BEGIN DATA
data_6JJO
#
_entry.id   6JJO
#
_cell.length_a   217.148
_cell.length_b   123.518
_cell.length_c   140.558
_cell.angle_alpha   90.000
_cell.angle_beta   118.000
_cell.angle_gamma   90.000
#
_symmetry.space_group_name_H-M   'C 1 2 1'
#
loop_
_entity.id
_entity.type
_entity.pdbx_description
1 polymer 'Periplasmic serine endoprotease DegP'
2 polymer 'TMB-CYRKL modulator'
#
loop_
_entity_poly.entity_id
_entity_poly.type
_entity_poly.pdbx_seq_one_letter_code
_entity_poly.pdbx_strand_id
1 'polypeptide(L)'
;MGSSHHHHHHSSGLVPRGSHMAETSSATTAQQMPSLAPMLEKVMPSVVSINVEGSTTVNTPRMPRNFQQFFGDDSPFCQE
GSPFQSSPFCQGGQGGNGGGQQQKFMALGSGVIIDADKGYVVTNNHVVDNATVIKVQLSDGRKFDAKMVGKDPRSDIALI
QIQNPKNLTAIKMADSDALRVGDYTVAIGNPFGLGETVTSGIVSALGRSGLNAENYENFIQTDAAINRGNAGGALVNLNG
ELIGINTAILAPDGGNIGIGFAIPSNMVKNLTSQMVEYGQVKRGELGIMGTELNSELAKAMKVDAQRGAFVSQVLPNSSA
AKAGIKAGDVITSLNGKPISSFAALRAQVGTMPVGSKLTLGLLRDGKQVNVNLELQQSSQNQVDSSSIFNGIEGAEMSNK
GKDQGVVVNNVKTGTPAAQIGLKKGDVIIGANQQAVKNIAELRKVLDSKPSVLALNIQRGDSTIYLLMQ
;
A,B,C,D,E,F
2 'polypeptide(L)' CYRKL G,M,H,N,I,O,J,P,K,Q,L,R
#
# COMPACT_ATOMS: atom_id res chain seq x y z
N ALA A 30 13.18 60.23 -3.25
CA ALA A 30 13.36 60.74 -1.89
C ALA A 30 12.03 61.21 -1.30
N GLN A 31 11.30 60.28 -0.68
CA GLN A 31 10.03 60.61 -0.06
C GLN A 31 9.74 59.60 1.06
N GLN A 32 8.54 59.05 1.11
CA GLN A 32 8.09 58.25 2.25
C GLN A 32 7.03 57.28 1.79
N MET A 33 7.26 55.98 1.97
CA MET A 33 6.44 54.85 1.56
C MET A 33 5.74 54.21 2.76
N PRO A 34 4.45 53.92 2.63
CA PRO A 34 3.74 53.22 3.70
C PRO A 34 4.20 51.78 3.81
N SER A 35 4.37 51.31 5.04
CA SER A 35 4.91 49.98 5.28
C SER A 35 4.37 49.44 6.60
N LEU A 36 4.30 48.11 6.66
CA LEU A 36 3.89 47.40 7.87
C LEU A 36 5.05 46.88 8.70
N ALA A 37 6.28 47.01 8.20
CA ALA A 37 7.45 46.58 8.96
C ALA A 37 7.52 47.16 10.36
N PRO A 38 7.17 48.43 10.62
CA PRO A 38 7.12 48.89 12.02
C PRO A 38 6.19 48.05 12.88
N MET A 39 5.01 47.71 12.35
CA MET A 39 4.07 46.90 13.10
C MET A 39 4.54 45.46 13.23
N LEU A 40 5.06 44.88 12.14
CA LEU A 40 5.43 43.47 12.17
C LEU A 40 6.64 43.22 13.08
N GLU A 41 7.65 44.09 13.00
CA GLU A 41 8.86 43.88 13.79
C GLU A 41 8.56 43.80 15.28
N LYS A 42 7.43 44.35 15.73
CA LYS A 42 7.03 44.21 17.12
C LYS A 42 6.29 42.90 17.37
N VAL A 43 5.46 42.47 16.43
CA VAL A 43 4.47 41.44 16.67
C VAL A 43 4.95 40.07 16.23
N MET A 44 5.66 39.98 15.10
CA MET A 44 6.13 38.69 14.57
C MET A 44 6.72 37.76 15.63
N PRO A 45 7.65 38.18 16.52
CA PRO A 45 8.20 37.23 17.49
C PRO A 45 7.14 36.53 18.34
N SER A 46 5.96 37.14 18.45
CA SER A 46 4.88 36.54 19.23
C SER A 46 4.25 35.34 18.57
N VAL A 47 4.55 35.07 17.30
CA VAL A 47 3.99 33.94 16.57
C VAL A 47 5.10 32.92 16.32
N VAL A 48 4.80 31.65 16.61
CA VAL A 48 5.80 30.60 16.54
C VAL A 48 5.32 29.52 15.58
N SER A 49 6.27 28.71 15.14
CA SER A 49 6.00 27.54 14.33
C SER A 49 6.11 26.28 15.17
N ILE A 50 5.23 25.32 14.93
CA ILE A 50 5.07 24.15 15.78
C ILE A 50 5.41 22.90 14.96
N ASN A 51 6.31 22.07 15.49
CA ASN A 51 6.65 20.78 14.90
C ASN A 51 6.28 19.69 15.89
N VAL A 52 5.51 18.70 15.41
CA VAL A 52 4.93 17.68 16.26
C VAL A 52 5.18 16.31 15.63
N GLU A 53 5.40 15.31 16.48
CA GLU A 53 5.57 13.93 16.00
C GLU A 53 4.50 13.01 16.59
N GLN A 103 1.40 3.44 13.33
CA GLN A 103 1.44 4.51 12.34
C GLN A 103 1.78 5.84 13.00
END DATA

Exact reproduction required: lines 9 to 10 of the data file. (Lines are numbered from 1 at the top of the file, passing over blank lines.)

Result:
_cell.angle_beta   118.000
_cell.angle_gamma   90.000